“Earl!” she said brightly.

“Huh? Why?”

“Because he looks like a knight!” Her smile dimmed somewhat and she scoffed. “Obviously.

Well, an earl was… and knights would probably… but it didn’t really… you know what I have no room to complain about this, let’s just move on.

“Okay, well…” He shrugged. “I guess it’s time for training then.”

Val had run up to talk to the shelmet whilst Callum was distracted, but at this news he did a small dance of joy and the shelmet went clank clank… happily? There wasn’t much of the soft parts to be seen and bug-types could have really weird anatomy, but Callum thought those eye crinkles were from some kind of smile.

Hmm. Making sense of what the shelmet was saying could prove to be a problem. But importantly, that was Rayla’s problem and not his!

“So where do we start?”

Callum thought Rayla was asking a rhetorical question, so he didn’t say anything. But after a few moments the stare she was giving him turned rather flinty, and then slightly more terrifyingly Val and Earl turned their intense gazes on him as well.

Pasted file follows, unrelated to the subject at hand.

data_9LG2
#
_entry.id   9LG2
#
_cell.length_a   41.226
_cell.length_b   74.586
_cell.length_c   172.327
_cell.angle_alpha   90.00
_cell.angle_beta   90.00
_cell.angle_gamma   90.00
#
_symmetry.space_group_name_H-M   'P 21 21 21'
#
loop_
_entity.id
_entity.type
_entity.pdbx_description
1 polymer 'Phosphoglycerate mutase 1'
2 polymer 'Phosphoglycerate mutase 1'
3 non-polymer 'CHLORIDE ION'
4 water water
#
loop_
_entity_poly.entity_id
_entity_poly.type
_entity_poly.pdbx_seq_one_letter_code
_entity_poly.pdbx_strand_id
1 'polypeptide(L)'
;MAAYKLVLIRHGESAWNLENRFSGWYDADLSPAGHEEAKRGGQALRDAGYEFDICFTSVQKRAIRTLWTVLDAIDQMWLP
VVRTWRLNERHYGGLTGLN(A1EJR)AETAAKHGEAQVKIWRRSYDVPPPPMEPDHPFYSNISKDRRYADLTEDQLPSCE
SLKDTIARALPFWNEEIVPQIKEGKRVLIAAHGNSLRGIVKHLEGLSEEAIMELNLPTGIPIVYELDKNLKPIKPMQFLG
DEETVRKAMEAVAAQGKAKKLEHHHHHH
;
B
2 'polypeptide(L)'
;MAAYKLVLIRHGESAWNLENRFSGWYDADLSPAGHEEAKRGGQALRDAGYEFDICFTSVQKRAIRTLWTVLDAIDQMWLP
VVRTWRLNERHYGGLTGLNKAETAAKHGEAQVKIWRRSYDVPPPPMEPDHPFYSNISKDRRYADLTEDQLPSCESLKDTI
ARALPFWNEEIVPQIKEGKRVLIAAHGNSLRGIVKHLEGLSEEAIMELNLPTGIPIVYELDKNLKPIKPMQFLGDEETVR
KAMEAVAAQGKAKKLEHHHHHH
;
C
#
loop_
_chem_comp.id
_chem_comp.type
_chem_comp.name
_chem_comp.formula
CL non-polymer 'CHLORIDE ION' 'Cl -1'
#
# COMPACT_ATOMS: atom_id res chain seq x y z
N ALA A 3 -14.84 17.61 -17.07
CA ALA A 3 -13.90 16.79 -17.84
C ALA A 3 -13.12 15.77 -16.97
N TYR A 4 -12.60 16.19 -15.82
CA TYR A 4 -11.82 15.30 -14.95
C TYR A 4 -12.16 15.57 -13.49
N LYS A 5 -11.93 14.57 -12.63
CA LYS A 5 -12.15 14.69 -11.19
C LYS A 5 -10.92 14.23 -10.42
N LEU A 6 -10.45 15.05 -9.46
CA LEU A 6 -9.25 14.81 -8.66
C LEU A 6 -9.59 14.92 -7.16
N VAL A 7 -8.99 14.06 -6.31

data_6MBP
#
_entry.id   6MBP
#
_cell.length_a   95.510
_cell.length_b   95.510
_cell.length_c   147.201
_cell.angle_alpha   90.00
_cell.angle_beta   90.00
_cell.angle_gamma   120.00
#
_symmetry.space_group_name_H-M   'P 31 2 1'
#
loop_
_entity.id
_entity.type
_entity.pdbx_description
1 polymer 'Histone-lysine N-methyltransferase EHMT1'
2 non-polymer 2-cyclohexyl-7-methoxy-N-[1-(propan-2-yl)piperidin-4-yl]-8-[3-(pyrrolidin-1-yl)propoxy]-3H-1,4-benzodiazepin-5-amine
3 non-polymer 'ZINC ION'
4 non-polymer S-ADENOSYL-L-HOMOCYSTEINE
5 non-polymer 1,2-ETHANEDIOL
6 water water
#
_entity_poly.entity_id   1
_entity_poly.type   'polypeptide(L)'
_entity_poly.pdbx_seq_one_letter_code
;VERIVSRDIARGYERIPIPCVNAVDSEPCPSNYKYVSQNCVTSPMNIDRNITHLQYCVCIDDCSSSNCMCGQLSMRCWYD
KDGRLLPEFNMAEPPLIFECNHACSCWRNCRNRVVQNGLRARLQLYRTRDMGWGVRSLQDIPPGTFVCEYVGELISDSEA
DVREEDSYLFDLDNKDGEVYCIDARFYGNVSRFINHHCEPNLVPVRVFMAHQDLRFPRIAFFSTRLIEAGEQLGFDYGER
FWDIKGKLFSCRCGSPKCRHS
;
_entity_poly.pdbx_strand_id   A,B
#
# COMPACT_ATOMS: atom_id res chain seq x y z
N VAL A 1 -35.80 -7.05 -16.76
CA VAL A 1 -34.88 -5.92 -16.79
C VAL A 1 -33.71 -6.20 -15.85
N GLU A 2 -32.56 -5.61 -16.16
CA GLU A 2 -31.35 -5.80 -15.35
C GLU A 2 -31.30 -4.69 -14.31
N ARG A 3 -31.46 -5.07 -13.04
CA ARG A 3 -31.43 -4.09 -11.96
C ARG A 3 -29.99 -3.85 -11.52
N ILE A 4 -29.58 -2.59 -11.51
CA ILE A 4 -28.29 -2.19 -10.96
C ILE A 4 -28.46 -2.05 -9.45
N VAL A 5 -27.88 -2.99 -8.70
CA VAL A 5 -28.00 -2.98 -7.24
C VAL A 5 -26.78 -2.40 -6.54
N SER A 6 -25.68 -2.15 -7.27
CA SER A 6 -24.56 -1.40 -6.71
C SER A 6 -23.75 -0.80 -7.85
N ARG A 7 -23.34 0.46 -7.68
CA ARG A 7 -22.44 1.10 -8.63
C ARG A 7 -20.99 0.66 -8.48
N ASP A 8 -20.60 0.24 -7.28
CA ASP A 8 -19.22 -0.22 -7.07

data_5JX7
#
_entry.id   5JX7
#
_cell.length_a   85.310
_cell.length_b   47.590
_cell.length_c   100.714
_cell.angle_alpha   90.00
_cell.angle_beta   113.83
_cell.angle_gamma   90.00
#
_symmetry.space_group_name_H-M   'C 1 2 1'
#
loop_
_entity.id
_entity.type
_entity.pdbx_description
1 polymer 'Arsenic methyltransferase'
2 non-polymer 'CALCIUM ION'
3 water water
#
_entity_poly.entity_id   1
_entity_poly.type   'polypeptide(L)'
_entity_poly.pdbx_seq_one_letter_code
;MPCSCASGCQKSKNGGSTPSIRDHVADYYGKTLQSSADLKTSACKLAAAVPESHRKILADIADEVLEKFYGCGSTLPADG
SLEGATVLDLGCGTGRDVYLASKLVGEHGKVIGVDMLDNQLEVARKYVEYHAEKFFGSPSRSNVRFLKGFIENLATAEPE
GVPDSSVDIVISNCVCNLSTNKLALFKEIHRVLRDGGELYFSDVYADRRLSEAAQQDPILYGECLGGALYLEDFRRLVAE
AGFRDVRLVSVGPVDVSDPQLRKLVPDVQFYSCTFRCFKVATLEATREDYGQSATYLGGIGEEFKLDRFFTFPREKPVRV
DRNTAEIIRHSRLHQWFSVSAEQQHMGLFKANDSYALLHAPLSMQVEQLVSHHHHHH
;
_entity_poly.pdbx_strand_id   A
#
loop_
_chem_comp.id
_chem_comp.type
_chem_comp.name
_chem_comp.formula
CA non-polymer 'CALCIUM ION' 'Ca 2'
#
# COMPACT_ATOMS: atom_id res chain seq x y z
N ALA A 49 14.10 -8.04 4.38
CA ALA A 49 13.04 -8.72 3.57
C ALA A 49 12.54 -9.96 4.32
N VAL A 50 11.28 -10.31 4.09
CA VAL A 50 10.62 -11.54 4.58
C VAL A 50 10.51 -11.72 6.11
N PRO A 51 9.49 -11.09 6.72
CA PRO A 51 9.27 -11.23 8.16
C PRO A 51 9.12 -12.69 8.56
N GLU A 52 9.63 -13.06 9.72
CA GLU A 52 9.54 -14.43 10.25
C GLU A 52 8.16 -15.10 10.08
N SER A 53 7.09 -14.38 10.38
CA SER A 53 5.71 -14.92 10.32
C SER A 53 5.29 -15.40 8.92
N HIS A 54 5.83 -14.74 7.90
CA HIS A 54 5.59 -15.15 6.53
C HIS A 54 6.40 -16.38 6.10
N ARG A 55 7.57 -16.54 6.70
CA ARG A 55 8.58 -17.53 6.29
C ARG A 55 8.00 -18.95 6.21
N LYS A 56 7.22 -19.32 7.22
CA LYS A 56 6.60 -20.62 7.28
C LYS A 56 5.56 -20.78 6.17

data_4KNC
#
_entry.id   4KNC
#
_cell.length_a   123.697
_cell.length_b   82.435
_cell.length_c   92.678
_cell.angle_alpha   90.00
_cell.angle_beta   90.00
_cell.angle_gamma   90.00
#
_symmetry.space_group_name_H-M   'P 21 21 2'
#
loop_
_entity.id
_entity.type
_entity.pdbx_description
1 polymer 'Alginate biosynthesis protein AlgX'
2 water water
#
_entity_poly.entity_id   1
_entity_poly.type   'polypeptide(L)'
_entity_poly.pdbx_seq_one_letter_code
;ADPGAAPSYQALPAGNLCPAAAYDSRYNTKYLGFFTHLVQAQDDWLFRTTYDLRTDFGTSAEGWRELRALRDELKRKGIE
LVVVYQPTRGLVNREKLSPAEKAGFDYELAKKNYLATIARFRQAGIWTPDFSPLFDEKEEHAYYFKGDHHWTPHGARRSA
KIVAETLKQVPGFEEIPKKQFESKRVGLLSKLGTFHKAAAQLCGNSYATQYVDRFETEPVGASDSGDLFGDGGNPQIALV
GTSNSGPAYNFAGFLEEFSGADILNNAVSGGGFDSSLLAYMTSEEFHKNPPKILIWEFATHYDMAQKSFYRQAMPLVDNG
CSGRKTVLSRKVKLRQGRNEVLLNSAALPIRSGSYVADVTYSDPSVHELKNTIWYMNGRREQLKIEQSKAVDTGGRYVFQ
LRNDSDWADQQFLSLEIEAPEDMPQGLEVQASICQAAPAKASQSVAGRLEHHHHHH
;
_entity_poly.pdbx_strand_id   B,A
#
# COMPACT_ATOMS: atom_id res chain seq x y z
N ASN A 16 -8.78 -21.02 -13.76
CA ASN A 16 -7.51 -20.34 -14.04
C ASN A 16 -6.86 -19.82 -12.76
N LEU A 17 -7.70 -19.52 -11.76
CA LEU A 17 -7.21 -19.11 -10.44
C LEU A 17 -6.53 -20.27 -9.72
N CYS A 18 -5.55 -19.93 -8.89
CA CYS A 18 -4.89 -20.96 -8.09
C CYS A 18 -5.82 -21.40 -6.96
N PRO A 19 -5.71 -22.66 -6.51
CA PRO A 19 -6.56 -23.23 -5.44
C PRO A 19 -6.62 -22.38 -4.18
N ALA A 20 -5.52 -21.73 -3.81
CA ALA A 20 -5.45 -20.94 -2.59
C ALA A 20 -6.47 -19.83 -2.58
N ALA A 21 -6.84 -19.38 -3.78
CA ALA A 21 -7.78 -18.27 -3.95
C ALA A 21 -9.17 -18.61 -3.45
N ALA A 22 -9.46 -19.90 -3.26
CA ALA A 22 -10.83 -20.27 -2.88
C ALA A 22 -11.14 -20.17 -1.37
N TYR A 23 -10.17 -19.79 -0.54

…Although they didn’t seem to know why they were staring, because Earl turned to Val and made a noise by tapping his helmet-shell with something, and Val briefly broke his concentration to make a gesture that was clearly a shrug…

Then they both went back to staring at Callum with Rayla.

“Your dad is one of he best trainers in the world and uses psychic-types,” Rayla said, once the silence had had time to become really, really awkward. “You’re the expert here!”

“He’s my stepdad,” he mumbled.

It was true that Harrow was an expert in psychic-type pokemon—he had told Callum and Ezran a bit about them too. But it wasn’t really… it was hardly a lot. And psychic-types were some of the most complex around – they could use a variety of different moves, even ones they seemingly, by all rights, shouldn’t – as well as being amongst the most intelligent of pokemon. It made them very difficult opponents, especially properly trained ones, like, oh, you know… ones trained by a Gym Leader that Harrow personally taught.

How could Callum compete with that?

Rayla sighed. “Callum. Relax.”

He only then realised that he’d hunched over, balling his fists in his scarf until his knuckles had turned white. Slowly, he unclenched his fists, trying to sit up straight and ease some of the tension out of his shoulders.